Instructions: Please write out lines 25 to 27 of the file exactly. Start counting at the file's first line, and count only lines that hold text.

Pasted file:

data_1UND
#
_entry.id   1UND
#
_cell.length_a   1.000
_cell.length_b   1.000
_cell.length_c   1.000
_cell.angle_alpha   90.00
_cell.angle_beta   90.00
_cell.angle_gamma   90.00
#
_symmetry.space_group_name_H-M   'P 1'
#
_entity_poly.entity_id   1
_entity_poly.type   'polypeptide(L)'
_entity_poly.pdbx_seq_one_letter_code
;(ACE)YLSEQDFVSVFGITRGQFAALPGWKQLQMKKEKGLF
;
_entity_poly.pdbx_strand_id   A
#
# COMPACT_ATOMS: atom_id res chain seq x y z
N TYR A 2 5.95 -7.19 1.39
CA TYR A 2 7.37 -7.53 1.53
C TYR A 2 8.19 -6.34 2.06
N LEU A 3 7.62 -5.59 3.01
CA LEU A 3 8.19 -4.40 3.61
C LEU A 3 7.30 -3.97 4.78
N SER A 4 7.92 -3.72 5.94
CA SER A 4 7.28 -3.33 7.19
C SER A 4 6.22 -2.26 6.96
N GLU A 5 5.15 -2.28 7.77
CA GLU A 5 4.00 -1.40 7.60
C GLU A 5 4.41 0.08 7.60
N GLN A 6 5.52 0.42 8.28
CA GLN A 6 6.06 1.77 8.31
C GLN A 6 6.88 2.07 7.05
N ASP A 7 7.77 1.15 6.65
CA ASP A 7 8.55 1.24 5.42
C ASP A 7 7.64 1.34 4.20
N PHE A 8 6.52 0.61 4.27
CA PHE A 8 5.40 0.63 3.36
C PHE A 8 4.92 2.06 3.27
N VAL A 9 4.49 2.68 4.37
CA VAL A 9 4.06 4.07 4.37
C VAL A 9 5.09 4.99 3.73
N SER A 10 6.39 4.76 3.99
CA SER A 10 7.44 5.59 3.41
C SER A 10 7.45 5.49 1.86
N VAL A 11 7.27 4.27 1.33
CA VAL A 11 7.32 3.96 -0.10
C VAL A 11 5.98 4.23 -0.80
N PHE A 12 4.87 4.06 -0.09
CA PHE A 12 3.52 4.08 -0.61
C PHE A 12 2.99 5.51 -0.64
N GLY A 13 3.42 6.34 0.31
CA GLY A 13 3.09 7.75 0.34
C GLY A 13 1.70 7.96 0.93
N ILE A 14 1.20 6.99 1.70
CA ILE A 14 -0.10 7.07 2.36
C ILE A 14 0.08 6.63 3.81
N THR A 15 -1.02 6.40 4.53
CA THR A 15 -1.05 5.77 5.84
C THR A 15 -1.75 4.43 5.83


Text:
N LEU A 3 7.62 -5.59 3.01
CA LEU A 3 8.19 -4.40 3.61
C LEU A 3 7.30 -3.97 4.78